12. 12. 23,3% 50,9% 8,2% 13,7% 3,4% 0,5% Pure Gasoline Anhydrous Ethanol Hydrated Ethanol Natural Gas Biodiesel Diesel Gasoline C: Gasoline + Anhydrous Ethanol 23.3 + 8.2 = 31.5% Diesel (Total) 50.9 + 0.5 = 51.4% Ethanol (Total) 8.2 + 13.7 = 21.9% Brazilian Vehicular Fuel MatrixBrazilian Vehicular Fuel Matrix Source: Brazil's National Petroleum Agency (ANP) Despite the competition between gasoline and ethanol, diesel has by far the highest  market share among oil products for vehicular use. With higher economic growth expected over the next few years, the demand for diesel  will increase, driven mainly by the transport sector.    12
  13. 13. GASOLINE 34 51 56 43 34 48 46 64 45 43 2000 2001 2002 2003 2004 2005 2006 2007 2008 2009 DIESEL 99 112 109 64 45 36 51 70 89 28 2000 2001 2002 2003 2004 2005 2006 2007 2008 2009 JET 15 20 17 6 2 6 12 15 25 19 2000 2001 2002 2003 2004 2005 2006 2007 2008 2009 FUEL OIL 29 109 84 102 126 98 113 91 85 70 2000 2001 2002 2003 2004 2005 2006 2007 2008 2009* * * Surplus Deficit * GASOLINE 34 51 56 43 34 48 46 64 45 43 2000 2001 2002 2003 2004 2005 2006 2007 2008 2009 DIESEL 99 112 109 64 45 36 51 70 89 28 2000 2001 2002 2003 2004 2005 2006 2007 2008 2009 JET 15 20 17 6 2 6 12 15 25 19 2000 2001 2002 2003 2004 2005 2006 2007 2008 2009 FUEL OIL 29 109 84 102 126 98 113 91 85 70 2000 2001 2002 2003 2004 2005 2006 2007 2008 2009* * * Surplus Deficit GASOLINE 34 51 56 43 34 48 46 64 45 43 2000 2001 2002 2003 2004 2005 2006 2007 2008 2009 DIESEL 99 112 109 64 45 36 51 70 89 28 2000 2001 2002 2003 2004 2005 2006 2007 2008 2009 JET 15 20 17 6 2 6 12 15 25 19 2000 2001 2002 2003 2004 2005 2006 2007 2008 2009 FUEL OIL 29 109 84 102 126 98 113 91 85 70 2000 2001 2002 2003 2004 2005 2006 2007 2008 2009* * * Surplus DeficitSurplus Deficit * Evolution of Brazilian Oil Products BalancesEvolution of Brazilian Oil Products Balances 13 Source: Brazil's National Petroleum Agency (ANP) Gasoline exports occur  largely because ethanol and vehicular natural gas provide a  substantial share of Brazil's light vehicle transportation fuels.  The Brazilian investment program, focused on increasing conversion, aims to reduce  fuel oil production and reduce middle distillates deficit. k bpd GASOLINE 34 51 56 43 34 48 46 64 45 43 2000 2001 2002 2003 2004 2005 2006 2007 2008 2009 DIESEL 99 112109 64 45 36 51 70 89 40 2000 2001 2002 2003 2004 2005 2006 2007 2008 2009 JET 15 20 17 6 2 6 12 15 25 21 2000 2001 2002 2003 2004 2005 2006 2007 2008 2009 FUEL OIL 29 109 84 102 126 98 113 91 85 74 2000 2001 2002 2003 2004 2005 2006 2007 2008 2009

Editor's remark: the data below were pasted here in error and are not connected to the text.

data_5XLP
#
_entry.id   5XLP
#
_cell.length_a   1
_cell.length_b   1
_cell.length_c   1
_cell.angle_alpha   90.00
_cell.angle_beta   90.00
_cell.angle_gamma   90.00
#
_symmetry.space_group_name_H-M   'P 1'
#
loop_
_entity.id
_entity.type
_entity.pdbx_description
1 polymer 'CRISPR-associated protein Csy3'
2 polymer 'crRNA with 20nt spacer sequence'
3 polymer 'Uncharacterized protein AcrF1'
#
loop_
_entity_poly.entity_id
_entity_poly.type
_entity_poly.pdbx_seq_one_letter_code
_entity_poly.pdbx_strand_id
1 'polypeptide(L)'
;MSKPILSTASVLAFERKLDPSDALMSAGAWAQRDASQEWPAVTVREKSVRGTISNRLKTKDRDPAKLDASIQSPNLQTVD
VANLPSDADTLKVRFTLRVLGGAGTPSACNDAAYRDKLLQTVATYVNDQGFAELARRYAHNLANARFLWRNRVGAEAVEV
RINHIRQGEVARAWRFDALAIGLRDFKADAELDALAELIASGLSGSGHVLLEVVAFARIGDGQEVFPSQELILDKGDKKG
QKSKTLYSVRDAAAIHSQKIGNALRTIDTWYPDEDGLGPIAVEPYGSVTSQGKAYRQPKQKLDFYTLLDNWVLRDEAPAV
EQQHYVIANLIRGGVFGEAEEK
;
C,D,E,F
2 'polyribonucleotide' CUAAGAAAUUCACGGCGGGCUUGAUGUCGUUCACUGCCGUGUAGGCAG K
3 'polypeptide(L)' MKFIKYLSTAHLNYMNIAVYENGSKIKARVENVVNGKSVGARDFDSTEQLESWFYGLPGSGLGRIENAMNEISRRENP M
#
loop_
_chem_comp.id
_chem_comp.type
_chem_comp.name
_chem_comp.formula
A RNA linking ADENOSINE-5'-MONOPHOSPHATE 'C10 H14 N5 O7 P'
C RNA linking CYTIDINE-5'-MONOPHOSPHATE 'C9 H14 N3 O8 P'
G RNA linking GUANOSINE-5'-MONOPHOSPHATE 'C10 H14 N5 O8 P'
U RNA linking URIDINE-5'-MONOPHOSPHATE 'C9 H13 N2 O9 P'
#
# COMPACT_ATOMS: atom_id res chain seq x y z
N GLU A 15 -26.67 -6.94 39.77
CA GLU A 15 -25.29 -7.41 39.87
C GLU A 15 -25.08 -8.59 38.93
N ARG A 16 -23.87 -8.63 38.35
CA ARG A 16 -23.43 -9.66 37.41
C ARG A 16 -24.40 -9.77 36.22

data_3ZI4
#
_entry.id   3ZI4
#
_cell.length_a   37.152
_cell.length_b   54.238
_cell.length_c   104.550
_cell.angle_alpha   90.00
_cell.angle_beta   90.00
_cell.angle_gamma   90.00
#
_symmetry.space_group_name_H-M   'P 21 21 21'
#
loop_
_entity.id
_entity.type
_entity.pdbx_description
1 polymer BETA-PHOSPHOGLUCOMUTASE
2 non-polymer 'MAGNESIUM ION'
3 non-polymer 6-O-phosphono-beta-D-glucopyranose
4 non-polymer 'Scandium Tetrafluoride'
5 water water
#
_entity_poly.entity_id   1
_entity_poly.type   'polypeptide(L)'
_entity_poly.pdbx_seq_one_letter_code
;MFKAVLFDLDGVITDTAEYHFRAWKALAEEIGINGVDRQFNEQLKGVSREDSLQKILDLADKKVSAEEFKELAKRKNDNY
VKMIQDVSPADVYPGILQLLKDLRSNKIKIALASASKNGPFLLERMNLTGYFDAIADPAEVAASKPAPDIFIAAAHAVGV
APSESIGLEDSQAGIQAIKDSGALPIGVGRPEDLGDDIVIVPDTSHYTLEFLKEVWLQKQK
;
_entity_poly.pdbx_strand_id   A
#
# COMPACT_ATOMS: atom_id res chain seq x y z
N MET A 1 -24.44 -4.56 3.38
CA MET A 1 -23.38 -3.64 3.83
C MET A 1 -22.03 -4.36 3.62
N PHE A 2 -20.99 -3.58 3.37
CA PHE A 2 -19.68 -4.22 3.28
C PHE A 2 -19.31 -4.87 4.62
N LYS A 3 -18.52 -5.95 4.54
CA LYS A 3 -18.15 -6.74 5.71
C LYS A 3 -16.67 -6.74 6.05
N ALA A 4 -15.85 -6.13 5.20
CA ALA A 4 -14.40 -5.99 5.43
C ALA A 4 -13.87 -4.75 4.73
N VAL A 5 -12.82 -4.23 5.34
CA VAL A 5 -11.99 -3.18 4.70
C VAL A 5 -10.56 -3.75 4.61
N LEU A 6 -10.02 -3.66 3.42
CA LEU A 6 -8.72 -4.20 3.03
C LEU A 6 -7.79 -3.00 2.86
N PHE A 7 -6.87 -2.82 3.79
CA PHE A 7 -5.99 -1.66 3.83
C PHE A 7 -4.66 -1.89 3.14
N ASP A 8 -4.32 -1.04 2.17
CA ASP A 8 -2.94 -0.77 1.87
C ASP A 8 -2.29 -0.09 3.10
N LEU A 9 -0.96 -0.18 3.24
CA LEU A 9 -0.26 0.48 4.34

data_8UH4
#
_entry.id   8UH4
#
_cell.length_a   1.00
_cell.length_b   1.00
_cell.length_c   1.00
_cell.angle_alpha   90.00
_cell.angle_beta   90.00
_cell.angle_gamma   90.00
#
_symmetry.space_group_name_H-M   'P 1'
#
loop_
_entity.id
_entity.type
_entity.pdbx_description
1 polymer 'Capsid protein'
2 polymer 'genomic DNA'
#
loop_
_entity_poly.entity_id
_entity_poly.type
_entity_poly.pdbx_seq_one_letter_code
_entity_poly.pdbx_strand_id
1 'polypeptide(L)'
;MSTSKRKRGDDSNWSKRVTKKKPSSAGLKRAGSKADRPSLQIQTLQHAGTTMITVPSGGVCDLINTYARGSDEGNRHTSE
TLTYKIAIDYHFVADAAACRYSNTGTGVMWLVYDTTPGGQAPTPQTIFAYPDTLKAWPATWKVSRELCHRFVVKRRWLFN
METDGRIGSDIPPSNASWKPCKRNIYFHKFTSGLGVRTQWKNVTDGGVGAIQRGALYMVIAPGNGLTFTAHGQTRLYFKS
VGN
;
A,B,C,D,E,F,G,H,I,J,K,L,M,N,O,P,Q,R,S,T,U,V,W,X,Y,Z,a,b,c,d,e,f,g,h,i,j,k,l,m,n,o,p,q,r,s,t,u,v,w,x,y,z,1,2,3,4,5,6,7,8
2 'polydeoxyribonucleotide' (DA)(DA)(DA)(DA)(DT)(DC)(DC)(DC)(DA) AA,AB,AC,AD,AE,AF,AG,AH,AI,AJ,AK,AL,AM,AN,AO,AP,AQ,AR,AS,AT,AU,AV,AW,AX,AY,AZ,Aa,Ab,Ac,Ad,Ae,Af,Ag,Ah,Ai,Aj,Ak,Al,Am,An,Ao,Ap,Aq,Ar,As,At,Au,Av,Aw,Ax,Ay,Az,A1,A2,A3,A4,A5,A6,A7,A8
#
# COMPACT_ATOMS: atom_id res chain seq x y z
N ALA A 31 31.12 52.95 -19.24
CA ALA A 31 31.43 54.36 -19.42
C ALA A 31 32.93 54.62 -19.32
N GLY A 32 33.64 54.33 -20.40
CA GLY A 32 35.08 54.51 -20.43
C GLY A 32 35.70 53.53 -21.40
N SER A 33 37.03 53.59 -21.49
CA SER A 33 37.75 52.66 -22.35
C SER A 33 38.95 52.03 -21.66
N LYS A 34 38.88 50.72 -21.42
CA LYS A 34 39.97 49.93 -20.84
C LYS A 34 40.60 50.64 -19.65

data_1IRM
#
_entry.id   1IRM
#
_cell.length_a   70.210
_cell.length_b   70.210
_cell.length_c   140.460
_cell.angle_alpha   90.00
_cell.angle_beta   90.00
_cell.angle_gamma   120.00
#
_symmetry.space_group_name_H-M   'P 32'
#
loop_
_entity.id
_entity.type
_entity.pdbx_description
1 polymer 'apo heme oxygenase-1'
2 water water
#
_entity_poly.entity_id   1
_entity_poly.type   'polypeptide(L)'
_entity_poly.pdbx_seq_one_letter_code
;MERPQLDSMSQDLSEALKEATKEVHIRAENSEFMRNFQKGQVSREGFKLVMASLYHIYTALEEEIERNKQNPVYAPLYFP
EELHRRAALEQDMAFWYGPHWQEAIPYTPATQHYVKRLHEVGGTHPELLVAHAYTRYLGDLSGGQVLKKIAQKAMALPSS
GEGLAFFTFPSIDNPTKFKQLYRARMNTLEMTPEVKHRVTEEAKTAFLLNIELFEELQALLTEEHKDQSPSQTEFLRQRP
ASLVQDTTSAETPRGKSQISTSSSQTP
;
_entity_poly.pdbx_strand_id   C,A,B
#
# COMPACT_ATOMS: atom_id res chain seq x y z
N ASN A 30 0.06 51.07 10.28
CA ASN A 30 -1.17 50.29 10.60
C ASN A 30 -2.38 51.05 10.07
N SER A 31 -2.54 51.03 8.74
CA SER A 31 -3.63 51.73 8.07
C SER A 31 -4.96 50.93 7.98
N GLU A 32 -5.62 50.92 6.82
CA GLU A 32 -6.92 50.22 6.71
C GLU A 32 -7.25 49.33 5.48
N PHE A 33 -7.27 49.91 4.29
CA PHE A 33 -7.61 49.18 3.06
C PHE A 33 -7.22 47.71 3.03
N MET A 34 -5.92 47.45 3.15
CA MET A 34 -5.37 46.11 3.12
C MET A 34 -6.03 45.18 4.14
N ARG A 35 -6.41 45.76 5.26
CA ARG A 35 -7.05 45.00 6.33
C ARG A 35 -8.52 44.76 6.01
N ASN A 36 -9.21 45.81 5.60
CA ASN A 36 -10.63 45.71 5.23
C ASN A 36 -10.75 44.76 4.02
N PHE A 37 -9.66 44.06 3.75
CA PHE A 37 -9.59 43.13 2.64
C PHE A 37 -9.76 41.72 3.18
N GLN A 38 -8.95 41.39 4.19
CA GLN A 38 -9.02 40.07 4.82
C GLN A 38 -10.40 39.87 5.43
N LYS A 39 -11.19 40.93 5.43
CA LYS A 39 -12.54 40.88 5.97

14. 14. Fast Growing Domestic DemandFast Growing Domestic Demand Strong market growth for basic products in 2009‐2020. Higher profitability and lower demand risk in comparison to Latin America.   14 (000 b/d) 201 208 215 213 226 242 315 314 314 326 332 334 403 452 241 237 237 250 220 223 252 25280 73 76 84 89 94 136 170 628 687 685 738 782 770 937 1187 108 119 109 103 126 166 141 155 155 182 197 195 276 325 201220 117189 2000 2004 2005 2007 2008 2009 2014E 2020E Others FO Diesel QAV Naphta Gasoline LPG1,814 3.4% p.a. 4,1% p.a. 1,784 1,944 2,794 1,776 1,907 2,356 1,933
  15. 15. Potential Market of Otto Cycle FuelsPotential Market of Otto Cycle FuelsThous.cu.mofgasolineequivalente Gasoline C: 25% Ethanol 83,7 % 4,1 % 12,2 %0 5.000 10.000 15.000 20.000 25.000 30.000 35.000 40.000 45.000 50.000 55.000 60.000 65.000 70.000 75.000 80.000 85.000 90.000 95.000 1996 1998 2000 2002 2004 2006 2008 2010 2012 2014 2016 2018 2020 2022 2024 2026 2028 2030 Gasoline C Flex-fuel Hydrous Ethanol CNG Vehicle sales in Brazil are being increasingly driven by fuel flexibility, following the  introduction of Flex Fuel units in 2003. The fast increase in flex‐fuel share in total sales in 2005‐2009 points out a strong  competition between mogas and ethanol, followed by natural gas, over the next years.  Consumption of each fuel per motor type (includes motorcycles) 15
  16. 16. Refinery Utilization – Latin America and BrazilRefinery Utilization – Latin America and Brazil Source: Pira and Brazil's National Petroleum Agency (ANP) Better margins and stronger domestic market led to higher refinery utilization rate in  Brazil. It means higher profitability and lower demand risk to refining projects in Brazil when  compared to Latin America.   16 Refinery Utilization Factor 50% 60% 70% 80% 90% 100% 2000 2001 2002 2003 2004 2005 2006 2007 2008 2009 Latin America Brasil
  17. 17. Vertically Integrated System to Capture Synergies within the Value Chain Vertically Integrated System to Capture Synergies within the Value Chain 17
  18. 18. Enhancing ReservesEnhancing Reserves Santos Pre-Salt announced recoverable volumes, can almost double Brazilian reserves. 18
  19. 19. Petrobras Total Production (k bpd) Pursuing New Projects while Maximizing Production from Existing Assets Pursuing New Projects while Maximizing Production from Existing Assets * Plus or minus 2,5% 19 1500 1540 1493 1684 1778 1792 1855 1971 2100 2980 3950 252 251 265 274 277 273 321 316 384 623 1109 35 161 168 163 142 126 124 141 146 176 203 22 120 128 93 97 100110101 9694 85 2002 2003 2004 2005 2006 2007 2008 2009 2010 2014 2020 Oil Production Brazil Gas Production Brazil Oil Production International Gas Production International 2.400 2.3012.2972.2172.0202.0371.810 2.525 4,9% p.y. 2.723 5.382 3.907 7,1% p.y. 9,4% p.y. 1,183 152 Pre-Salt Pre-Salt